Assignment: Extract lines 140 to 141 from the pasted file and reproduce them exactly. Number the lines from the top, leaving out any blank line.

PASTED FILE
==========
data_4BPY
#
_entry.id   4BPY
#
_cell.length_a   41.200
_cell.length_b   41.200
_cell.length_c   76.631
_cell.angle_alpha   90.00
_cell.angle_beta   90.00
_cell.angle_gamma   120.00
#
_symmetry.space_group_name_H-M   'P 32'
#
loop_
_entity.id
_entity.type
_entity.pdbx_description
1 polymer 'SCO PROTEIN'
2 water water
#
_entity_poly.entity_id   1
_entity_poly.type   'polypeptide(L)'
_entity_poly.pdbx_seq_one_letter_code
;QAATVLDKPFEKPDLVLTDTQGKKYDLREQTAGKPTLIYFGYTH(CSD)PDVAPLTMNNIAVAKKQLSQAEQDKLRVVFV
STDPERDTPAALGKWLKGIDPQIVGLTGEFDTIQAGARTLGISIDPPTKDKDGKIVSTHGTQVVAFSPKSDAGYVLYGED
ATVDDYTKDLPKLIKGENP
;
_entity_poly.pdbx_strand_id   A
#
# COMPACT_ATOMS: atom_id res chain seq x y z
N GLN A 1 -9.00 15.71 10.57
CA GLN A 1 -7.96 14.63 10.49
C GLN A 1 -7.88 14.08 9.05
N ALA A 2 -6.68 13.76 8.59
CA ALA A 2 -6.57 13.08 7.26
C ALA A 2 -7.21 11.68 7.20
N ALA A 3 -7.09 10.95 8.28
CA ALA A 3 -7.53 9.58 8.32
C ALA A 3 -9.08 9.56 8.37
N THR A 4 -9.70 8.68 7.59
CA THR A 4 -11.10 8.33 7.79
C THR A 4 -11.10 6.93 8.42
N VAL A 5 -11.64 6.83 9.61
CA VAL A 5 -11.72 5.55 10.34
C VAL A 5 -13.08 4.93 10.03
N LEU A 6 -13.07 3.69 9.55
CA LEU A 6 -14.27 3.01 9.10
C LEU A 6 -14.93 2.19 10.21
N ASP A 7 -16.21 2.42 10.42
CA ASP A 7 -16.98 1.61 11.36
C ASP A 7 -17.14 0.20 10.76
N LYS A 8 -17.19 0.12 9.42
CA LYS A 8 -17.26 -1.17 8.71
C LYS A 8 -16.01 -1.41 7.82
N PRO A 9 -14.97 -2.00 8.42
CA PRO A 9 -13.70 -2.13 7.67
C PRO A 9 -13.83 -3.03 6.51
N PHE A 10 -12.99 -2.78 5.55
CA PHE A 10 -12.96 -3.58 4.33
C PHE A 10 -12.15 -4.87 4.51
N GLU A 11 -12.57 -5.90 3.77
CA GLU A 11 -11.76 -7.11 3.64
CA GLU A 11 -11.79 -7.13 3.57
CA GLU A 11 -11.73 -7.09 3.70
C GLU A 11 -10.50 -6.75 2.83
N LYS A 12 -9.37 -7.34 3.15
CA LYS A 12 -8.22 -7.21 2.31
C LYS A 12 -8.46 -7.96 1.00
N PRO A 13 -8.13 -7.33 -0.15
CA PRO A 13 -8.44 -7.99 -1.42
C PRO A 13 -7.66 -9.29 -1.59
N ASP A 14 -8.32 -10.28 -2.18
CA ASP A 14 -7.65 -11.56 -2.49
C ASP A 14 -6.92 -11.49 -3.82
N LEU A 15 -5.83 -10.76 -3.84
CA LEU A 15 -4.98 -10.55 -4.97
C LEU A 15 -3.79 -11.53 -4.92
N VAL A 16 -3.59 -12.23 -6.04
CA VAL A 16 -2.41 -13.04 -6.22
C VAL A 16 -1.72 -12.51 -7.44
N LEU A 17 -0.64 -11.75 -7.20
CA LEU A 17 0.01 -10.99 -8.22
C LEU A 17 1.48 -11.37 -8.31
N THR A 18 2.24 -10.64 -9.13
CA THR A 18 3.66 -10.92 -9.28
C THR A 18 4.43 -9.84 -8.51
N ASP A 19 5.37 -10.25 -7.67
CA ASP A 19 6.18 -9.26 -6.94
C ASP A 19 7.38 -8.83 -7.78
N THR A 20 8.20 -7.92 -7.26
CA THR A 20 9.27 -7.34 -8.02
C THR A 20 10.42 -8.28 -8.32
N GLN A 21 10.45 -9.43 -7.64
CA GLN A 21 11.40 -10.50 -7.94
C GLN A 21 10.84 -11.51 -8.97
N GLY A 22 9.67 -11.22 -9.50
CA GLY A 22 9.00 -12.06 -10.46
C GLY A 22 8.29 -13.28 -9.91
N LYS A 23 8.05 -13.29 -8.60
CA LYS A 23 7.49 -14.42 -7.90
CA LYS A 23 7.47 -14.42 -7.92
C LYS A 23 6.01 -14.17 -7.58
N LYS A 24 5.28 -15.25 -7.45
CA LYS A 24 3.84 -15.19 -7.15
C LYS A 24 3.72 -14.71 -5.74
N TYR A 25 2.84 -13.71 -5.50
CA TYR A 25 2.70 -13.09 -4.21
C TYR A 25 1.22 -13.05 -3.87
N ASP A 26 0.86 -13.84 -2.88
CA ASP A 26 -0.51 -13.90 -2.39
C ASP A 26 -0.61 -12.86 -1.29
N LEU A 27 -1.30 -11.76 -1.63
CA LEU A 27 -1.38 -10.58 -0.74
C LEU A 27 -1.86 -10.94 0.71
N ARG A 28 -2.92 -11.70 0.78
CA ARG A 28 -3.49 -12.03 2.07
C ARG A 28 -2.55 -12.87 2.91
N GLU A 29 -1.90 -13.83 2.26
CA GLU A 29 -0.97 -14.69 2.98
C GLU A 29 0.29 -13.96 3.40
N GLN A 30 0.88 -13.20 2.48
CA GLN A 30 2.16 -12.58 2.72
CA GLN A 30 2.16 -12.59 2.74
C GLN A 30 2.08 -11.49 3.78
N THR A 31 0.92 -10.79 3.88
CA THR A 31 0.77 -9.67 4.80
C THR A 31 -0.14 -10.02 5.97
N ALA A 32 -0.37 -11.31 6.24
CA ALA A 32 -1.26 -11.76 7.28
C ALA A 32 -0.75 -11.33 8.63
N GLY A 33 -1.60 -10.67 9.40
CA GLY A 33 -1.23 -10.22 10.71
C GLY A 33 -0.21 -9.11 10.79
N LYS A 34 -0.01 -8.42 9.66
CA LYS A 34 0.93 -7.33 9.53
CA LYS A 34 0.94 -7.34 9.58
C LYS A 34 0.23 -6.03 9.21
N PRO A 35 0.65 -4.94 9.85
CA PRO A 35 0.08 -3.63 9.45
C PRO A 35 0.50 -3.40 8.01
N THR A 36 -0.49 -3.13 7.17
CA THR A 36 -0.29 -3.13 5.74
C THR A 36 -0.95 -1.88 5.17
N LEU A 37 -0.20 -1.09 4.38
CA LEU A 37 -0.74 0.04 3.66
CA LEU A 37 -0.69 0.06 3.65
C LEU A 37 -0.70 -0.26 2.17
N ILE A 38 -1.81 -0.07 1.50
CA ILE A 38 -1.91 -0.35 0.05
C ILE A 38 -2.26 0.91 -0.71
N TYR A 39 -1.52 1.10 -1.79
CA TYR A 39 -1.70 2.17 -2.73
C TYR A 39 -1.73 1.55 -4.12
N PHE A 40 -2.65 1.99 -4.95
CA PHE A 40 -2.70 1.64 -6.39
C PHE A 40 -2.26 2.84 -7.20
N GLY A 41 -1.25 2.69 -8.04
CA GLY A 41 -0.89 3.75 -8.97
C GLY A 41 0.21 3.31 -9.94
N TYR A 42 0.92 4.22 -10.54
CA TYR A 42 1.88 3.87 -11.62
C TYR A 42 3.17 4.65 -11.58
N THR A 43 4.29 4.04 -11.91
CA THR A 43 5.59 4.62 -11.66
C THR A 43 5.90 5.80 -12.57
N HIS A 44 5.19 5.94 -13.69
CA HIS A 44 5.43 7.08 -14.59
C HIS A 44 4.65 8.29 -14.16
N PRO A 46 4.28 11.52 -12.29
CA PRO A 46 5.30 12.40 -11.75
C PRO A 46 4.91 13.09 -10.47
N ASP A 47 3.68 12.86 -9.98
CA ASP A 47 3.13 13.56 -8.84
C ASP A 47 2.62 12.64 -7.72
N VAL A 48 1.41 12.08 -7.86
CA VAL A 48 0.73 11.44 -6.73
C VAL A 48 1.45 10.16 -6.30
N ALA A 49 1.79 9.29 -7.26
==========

C PRO A 35 0.50 -3.40 8.01
N THR A 36 -0.49 -3.13 7.17